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Bring Sharding to Your Spring Boot App with Spring Data MongoDB

Tim Kelly4 min read • Published Jul 08, 2024 • Updated Jul 08, 2024
SpringJava
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You're reaching your limits. Your application is taking on massive amounts of data each day. More features, more interactions, everything you wanted your application to achieve, but you've reached a bottleneck. With an application with high throughput, sharding might be the solution you're looking for.
Sharding is a method for distributing a dataset across multiple machines. Databases with large enough datasets or read/write throughput can challenge the capacity of any one server. There are two methods to address this challenge: vertical scaling and horizontal scaling.
Vertical scaling is straightforward. Query rates are exhausting the CPU? Upgrade the CPU! My working sets have exceeded the size of the system's RAM? More RAM! While upgrading your server is a perfectly valid and oftentimes correct solution, there are limits. Hardware only gets so good, thanks to limits on the technology. And oftentimes, the increasing cost is exponential compared to the return on your investment, so you hit a point of diminishing returns.
Horizontal scaling means dividing your dataset and workload over multiple servers (such as through sharding). Each machine may only be as powerful as the last but only handles a subset of the overall workload, potentially providing better efficiency than one super-powered server. "Many hands make light work!"
The trade-off is an increased complexity in infrastructure but expanding capacity means only adding new servers as needed, and MongoDB Atlas reduces a lot of the complexity in managing sharded clusters.

Prerequisites

Set up MongoDB Atlas sharding

Create a sharded cluster, M30 or above. When creating your cluster, in additional settings, select Sharding and toggle to on. Set the number of shards to deploy with the sharded cluster. For production applications, use more than one shard or you will not be able to reap the full benefits of your sharded cluster, which you can read more about in the sharding documentation. This can be between 1 and 100 shards, inclusive. Wait for your cluster to be created. This will take a few minutes, so get a cup of coffee or scroll your TikToks. Once it is set up, select load the sample data, for this tutorial.
Spring Data MongoDB does not automatically set up sharding for collections. You need to perform these operations manually. We can do this using mongosh.
Connect to your MongoDB cluster as an admin with your connection string via mongosh:
Shard the users collection by email:
You can verify that the sharding is enabled and the collection is sharded by running sh.status().

Define your entity with sharding in Spring Data

In your Spring Boot project, define an entity class and use the @Sharded annotation to specify the shard key fields.
Spring Data MongoDB uses the @Sharded annotation to identify entities stored in sharded collections.
Adding the @Sharded annotation to an entity helps Spring Data MongoDB optimize operations in a sharded environment. It ensures that the shard key is included in replaceOne queries during upserts. Sometimes, this might need an extra check to find the current shard key value.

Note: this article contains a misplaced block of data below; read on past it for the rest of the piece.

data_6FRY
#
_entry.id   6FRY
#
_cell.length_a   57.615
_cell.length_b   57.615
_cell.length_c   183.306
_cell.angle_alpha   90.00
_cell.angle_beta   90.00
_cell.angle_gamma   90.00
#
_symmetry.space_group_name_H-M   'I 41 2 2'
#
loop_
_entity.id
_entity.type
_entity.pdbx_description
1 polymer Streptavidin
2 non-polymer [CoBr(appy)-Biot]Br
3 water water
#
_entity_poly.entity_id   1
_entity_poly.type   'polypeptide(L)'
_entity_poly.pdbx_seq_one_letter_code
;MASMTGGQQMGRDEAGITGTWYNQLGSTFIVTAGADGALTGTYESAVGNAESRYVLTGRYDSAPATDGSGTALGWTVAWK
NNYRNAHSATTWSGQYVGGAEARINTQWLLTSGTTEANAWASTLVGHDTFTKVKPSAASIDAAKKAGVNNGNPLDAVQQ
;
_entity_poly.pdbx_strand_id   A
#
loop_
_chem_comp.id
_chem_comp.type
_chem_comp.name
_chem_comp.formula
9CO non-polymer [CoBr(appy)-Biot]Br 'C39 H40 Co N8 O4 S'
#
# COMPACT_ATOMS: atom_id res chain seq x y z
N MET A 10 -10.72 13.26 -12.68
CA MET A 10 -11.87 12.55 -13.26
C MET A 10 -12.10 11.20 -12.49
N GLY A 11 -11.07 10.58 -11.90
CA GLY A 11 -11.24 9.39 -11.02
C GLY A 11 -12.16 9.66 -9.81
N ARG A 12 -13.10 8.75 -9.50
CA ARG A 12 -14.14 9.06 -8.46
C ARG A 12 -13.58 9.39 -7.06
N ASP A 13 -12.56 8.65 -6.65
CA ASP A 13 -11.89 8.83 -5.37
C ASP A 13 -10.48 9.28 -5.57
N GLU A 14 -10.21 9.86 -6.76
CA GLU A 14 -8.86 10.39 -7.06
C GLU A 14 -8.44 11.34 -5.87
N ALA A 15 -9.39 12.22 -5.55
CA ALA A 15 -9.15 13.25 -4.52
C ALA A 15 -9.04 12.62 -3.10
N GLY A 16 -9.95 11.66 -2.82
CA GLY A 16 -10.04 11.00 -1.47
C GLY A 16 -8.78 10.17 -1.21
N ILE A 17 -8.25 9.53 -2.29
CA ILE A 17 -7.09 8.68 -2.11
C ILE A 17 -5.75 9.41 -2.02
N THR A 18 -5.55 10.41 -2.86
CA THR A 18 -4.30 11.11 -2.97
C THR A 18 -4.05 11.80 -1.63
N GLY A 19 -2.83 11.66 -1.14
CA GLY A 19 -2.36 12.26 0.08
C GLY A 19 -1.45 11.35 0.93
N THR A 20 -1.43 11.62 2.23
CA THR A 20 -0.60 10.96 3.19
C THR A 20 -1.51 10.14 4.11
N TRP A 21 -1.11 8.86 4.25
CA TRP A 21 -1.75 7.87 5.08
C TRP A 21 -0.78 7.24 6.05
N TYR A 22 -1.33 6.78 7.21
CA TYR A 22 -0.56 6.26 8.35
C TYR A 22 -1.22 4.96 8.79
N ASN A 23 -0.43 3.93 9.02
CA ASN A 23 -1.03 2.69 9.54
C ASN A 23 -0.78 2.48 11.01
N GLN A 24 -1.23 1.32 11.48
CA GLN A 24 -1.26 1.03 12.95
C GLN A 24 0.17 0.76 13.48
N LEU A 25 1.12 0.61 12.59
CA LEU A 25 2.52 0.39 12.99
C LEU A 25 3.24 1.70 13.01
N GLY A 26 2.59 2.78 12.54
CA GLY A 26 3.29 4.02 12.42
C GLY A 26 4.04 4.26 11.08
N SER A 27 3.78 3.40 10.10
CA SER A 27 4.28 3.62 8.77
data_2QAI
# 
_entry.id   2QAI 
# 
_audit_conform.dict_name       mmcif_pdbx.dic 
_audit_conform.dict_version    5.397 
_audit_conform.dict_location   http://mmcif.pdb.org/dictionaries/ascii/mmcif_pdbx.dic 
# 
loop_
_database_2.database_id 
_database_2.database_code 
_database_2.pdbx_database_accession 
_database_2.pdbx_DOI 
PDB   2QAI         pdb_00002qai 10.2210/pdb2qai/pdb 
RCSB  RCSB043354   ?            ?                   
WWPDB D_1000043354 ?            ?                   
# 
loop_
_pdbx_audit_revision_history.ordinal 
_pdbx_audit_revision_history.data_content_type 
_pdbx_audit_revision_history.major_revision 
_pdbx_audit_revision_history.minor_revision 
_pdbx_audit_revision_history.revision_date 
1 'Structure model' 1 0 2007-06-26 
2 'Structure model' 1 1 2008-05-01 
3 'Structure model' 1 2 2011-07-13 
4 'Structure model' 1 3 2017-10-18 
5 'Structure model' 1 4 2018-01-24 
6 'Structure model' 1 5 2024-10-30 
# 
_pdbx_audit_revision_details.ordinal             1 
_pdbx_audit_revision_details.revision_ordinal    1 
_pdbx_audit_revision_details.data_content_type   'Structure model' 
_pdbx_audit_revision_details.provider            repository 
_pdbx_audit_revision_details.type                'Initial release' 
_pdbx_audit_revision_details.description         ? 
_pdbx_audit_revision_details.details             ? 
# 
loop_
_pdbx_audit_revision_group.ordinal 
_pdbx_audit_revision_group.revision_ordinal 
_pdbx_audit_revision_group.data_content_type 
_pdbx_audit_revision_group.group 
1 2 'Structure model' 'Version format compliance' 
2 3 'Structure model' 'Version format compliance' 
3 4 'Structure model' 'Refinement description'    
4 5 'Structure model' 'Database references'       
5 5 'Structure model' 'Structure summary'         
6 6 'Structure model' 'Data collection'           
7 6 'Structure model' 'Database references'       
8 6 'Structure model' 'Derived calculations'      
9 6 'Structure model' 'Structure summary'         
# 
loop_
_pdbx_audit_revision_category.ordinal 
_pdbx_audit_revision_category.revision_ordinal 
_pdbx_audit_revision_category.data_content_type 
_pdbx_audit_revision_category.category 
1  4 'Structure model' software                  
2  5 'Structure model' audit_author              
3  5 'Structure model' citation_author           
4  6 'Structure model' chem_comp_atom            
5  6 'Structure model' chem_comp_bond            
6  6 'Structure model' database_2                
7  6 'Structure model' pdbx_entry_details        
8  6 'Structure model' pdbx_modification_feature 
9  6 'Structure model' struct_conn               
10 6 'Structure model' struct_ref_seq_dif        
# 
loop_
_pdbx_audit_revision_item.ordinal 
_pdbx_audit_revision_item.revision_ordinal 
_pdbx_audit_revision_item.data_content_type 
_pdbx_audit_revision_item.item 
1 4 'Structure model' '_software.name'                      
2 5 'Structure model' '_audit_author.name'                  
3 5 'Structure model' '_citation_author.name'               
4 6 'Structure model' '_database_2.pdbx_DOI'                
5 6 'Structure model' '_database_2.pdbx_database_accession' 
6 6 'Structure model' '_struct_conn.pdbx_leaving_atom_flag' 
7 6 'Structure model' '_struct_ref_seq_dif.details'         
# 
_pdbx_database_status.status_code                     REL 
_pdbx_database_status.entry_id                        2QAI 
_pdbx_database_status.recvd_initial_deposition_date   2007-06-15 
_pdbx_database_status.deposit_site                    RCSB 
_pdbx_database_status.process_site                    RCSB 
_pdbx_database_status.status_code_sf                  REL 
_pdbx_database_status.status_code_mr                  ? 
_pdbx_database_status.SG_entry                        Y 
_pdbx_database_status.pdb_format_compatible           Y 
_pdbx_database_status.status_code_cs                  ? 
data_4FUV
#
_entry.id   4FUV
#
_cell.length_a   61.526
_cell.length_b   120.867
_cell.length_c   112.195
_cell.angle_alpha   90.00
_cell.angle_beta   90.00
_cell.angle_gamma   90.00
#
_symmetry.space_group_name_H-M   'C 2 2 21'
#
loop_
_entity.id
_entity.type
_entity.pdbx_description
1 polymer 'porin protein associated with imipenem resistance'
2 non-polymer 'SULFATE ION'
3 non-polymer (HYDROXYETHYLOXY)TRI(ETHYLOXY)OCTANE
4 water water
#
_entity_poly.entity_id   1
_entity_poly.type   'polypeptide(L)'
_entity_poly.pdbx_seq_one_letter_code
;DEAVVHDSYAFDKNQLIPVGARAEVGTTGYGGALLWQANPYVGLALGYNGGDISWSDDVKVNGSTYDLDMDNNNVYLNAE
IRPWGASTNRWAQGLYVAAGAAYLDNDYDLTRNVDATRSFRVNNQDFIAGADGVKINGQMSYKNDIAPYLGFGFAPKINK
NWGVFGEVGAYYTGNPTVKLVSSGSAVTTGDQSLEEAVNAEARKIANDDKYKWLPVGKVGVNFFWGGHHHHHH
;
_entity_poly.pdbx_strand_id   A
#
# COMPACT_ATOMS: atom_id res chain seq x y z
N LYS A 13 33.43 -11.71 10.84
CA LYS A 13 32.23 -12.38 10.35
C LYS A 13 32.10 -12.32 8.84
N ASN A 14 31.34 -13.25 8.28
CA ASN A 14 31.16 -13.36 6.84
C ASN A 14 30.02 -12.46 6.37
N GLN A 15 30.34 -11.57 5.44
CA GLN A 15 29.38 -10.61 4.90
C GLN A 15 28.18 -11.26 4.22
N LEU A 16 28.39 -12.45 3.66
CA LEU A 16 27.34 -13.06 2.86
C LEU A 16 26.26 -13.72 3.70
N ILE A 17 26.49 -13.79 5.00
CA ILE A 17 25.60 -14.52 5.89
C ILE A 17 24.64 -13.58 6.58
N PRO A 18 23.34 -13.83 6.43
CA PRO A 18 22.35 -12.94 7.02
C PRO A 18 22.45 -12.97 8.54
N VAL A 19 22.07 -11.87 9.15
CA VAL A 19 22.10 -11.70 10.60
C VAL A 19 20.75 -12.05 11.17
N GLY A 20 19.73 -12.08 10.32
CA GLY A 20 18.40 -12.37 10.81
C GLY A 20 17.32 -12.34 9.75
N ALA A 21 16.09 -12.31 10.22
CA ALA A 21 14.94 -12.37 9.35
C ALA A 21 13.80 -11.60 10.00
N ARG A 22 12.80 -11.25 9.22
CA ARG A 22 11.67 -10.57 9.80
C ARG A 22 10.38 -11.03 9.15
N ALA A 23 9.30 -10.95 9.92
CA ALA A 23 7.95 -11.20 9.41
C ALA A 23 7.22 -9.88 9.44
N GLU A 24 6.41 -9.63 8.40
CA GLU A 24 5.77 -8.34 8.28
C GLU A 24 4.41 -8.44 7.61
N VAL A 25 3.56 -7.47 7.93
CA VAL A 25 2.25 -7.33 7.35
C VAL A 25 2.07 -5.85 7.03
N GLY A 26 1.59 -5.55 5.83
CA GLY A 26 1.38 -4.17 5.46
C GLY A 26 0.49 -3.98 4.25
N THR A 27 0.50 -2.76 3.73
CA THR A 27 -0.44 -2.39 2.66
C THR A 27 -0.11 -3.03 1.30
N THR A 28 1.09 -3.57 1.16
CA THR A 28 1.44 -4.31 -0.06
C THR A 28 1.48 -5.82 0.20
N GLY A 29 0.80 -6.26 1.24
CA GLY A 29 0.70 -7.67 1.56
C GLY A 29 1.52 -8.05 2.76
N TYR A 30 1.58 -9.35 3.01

Create a MongoDB repository

Define a repository interface for your User entity by extending MongoRepository.

Create a service layer

Create a service class to handle business logic and interact with the repository.

Create a controller layer

Create a controller class to expose REST endpoints for the User entity.

Configure Spring Boot application

Ensure your Spring Boot application is configured to connect to MongoDB Atlas. In your application.properties or application.yml, provide the MongoDB connection URI.
Replace <username>, <password>, and <cluster-url> with your MongoDB Atlas credentials and connection string.

Best practices

Choose a sharding key that ensures an even distribution of data. The choice of a sharding key is critical to the performance and scalability of your sharded cluster. An ideal sharding key should:
  • Have high cardinality: This means the key should have many unique values to ensure data is evenly distributed across shards. It is not necessary that a sharding key be entirely unique.
  • Provide even distribution: The key should distribute documents evenly across all shards to avoid hotspots where one shard handles more data or requests than others.
  • Support common queries: Choose a key that aligns with your most common query patterns to minimize query scatter and optimize performance.
For the users collection in the sample_mflix database, using the email field as the sharding key can be a good choice if:
  • Emails are unique and well-distributed.
  • Queries frequently filter or sort by email.

Conclusion

Sharding with MongoDB Atlas and Spring Boot allows your application to scale efficiently and handle high loads with improved performance and availability. By following this guide, you can set up a sharded database, develop microservices, and ensure your application is ready to grow and succeed in a demanding environment.
If you want to learn more about MongoDB and Java, read more on Developer Center, where you can learn how to deploy your sharded spring application as a microservice with Azure and Kubernetes. Or if you have any questions, head over to our MongoDB Community forums.
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Table of Contents
  • Prerequisites